Parents may want to learn more about your plan, or even review the plan. Please be aware that your district's emergency operations plan is subject to disclosure regarding certain information as outlined in Texas Education Code, 37.108 (c-2). You should not disclose any details of the plan beyond what is allowed that would compromise the integrity of the plan itself. Be very general when discussing details of your safety plan and cite the previous code as justification.
  5. The Contagion Effect: You should be aware that often schools experience an increase in incidents during the coming weeks following such a tragic event with regards to hit lists, threats, and rumors. Experience has shown there is a "contagion effect" that impacts communities after a highly publicized event such as this. Social media will likely play a role in upcoming incidents, so consider your role in monitoring and addressing this outlet and listening to students reporting concerns. All threats should be taken seriously. Remember to use local resources and collaborative partners in law enforcement to investigate.
  6. School Behavioral Threat Assessment: School Behavioral Threat Assessment is considered a best practice for preventing targeted school violence. There are several school behavioral threat assessment resources available and working with your local resources is key. Training is available for all district and school staff members conducting school behavioral threat assessments and we offer a School Behavioral Threat Assessment Toolkit.
  7. Local First Responders: Meet with local first responders and request increased law enforcement visibility at your schools. Offer tours for law enforcement who may not be familiar with the school. If you have had difficulty working with local first responders, there is no better time to address that issue. Working with your local first responders and county emergency management to discuss safety plans and concerns over specific threats is critical. Information sharing is key when preventing attacks on schools.
  8. Social Media: With social media being such an important part of youth’s lives, we need to make extraordinary attempts to reach youth when these major events occur. Youth are apt to look for support and connection with their peers through social media, and often assume that they should be able to cope with things on their own. That means youth have only the level of wisdom of their peers to help see them through these difficult times, and adults and parents may have more difficulty in determining when they need additional support. This guide, Psychological Impact of the Recent Shooting, provides more information.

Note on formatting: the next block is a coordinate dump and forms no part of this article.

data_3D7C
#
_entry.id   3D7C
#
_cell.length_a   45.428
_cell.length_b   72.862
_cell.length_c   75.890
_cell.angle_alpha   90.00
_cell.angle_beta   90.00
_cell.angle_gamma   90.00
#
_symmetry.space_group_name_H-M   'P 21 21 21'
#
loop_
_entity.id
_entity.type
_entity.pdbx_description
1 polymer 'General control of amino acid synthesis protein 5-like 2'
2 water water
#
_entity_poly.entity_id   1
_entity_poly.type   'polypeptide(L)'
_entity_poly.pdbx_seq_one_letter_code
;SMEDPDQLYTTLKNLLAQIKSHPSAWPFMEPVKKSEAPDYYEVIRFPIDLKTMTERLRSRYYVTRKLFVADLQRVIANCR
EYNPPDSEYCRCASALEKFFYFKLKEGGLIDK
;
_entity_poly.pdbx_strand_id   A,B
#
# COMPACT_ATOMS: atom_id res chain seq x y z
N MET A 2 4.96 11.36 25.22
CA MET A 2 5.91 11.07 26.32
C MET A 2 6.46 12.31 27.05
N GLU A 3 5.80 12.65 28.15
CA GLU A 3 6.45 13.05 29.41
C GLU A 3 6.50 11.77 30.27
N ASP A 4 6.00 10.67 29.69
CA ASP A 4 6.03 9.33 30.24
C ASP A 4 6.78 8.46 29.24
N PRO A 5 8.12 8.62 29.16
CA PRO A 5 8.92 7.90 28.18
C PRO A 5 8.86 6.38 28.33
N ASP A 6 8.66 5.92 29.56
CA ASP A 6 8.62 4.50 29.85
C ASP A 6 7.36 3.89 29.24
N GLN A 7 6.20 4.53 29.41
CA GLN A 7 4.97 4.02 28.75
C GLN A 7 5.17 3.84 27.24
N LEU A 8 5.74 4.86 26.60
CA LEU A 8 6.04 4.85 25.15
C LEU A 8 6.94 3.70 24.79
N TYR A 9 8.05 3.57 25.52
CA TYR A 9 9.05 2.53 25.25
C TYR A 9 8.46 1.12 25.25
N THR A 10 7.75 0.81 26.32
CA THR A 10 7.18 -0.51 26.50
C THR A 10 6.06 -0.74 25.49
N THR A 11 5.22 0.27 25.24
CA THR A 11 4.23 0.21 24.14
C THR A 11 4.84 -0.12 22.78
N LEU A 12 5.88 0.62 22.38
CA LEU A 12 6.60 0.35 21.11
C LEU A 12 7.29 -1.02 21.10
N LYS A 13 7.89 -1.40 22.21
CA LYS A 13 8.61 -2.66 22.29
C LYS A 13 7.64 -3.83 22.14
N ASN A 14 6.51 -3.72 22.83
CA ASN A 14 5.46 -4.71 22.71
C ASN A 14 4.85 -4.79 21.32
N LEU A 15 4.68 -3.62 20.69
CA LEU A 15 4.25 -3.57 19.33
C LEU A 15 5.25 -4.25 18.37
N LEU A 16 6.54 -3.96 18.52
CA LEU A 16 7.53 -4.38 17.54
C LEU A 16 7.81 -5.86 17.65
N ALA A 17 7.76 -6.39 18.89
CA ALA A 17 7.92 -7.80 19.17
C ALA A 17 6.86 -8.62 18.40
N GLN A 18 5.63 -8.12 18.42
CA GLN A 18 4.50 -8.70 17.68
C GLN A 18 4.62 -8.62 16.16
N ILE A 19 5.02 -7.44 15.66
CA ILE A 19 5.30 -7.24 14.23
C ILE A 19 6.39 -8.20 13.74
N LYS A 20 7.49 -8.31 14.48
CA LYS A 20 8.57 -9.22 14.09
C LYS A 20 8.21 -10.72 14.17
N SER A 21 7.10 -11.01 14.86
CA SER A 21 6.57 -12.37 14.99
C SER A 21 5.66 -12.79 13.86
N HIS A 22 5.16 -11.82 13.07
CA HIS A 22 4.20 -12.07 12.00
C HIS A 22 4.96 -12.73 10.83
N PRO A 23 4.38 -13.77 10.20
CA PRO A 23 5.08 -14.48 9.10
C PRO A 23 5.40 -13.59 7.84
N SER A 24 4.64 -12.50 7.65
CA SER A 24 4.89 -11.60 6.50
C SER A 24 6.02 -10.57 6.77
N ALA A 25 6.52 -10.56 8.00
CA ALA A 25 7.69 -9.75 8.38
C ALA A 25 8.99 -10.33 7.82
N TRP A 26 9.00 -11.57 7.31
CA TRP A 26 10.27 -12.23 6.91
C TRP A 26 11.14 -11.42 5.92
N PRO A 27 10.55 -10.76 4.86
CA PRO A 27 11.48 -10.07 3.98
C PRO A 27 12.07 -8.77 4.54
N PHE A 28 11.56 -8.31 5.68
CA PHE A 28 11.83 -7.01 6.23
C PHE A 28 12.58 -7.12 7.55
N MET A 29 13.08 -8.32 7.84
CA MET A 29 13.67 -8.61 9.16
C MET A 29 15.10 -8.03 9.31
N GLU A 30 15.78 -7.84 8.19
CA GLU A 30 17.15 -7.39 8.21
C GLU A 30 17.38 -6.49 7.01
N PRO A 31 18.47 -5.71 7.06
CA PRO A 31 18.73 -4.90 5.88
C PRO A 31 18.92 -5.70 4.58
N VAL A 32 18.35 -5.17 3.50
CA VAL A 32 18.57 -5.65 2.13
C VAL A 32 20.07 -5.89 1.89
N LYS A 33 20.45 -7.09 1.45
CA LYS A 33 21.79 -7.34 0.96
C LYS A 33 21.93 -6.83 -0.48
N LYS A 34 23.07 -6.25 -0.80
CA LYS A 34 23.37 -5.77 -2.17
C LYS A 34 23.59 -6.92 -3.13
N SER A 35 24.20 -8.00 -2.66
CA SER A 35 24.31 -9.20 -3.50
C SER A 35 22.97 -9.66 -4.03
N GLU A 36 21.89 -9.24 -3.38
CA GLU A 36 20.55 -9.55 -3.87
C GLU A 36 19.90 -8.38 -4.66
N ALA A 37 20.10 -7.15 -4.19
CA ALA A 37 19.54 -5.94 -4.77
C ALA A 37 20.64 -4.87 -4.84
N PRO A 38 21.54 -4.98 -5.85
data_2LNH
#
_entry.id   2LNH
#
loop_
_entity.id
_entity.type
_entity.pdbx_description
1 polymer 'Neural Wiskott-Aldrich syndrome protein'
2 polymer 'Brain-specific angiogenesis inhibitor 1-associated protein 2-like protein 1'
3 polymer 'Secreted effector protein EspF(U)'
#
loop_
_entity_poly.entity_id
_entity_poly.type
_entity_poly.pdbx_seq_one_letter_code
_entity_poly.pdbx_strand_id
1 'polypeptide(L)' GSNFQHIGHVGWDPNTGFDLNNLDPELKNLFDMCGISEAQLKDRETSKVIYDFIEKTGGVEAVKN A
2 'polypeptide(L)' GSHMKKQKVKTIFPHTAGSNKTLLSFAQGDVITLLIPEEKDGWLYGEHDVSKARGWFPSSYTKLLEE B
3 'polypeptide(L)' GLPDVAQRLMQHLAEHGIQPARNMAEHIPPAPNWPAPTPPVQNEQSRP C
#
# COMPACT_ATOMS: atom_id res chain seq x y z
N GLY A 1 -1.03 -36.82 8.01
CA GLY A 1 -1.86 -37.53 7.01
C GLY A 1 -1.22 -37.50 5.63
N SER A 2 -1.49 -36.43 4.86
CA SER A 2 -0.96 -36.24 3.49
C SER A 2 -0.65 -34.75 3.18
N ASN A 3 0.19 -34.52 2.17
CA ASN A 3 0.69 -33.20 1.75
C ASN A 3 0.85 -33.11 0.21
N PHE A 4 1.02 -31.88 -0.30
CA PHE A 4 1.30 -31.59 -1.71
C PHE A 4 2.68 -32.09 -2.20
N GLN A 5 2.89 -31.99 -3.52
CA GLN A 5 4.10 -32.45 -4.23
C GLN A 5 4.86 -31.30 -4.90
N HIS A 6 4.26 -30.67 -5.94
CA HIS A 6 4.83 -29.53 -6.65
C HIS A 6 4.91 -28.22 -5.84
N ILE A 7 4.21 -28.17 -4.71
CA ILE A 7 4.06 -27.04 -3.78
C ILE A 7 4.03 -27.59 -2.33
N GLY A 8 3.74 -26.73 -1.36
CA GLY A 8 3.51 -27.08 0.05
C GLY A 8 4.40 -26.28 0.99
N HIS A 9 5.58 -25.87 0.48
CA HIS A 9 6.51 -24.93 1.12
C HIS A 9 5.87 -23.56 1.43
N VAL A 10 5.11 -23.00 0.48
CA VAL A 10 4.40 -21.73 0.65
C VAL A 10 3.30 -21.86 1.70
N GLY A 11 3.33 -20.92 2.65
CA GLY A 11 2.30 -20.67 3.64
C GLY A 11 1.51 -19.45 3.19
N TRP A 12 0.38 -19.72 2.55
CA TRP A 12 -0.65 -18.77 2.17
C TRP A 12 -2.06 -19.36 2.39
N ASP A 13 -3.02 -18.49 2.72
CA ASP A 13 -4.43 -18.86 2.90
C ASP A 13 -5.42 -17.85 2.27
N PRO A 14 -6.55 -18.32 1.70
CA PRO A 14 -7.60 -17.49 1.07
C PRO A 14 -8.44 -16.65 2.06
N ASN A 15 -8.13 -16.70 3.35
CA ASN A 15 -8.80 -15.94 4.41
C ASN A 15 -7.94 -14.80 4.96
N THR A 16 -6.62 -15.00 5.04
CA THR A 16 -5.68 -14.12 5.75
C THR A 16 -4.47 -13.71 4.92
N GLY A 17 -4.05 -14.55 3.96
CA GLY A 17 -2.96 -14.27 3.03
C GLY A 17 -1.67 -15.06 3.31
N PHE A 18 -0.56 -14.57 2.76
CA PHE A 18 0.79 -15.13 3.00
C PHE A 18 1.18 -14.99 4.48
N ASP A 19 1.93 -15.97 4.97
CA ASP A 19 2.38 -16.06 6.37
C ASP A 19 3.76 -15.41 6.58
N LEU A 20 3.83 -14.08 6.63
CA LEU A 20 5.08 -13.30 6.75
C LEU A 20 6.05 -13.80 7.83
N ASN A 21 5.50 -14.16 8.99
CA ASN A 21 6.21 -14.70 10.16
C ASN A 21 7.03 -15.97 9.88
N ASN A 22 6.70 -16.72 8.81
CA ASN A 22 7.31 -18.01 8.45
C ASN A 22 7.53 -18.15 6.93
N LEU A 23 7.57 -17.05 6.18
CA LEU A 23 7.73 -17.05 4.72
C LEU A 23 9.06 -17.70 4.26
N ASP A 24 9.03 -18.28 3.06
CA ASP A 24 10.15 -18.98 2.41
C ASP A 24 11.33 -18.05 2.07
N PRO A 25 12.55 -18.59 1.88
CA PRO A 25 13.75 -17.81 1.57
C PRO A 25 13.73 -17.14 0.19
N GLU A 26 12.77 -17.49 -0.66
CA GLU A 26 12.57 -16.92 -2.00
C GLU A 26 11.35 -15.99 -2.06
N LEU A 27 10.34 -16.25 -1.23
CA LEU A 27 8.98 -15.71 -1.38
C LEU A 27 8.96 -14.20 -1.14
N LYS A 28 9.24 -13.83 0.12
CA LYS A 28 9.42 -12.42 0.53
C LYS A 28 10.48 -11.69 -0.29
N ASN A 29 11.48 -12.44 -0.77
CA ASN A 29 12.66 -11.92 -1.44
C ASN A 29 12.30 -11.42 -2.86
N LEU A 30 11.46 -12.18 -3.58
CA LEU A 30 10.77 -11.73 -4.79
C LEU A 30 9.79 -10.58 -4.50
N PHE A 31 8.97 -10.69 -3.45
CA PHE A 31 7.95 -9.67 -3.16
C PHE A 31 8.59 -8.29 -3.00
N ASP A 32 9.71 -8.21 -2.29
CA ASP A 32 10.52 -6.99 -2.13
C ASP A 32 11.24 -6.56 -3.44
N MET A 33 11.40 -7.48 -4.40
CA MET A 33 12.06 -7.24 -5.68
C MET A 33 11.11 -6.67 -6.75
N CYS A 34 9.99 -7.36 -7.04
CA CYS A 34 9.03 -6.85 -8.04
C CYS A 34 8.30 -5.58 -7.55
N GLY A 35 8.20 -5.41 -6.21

9. Resources for Parents: Parents may reach out for resources and providing them with tips on how to have these important conversations can provide a sense of context and safety. The following message and the resource, Age-Related Reactions to a Traumatic Event, can be used with parents:

    “As there will continue to be media coverage on these events in the coming days and weeks, it is worth taking a moment to think about the importance of starting the conversation in a way that will invite youth into the conversation and avoid making them defensive. One way of doing that is making your child/student "the expert." So instead of mentioning the shooting and asking whether your child/student is anxious, consider framing it something like, "There has been some coverage in the news about the recent school shootings. What have you heard?” And then just listen. We often jump in too quickly to reassure youth, when what they really want and need is for us to listen to their concerns. When we move too quickly to reassurance, we stop the conversation at that point. It is far more effective to ask them to tell us more. Then, engage your child/student in conveying their thoughts about a range of ideas or possible solutions.

    The greatest outcome of these conversations is when we leave youth knowing that we are willing for them to talk with us about anything. An expression in the crisis response community is "never waste a crisis," and this is your opportunity as well - don't waste this opportunity to connect deeply with your children/students. Setting the stage for more open communication about all kinds of things in the future is key.”

    The Texas School Safety Center has developed A Parent’s Guide to School Safety Toolkit and Cyber Safety and Digital Responsibility: A Parent's Guide for you to use as resources for parents.

Please visit the Texas School Safety Center website for additional information about resources and training.

Kathy Martinez Prather, Ph.D.
Texas School Safety Center
Texas State University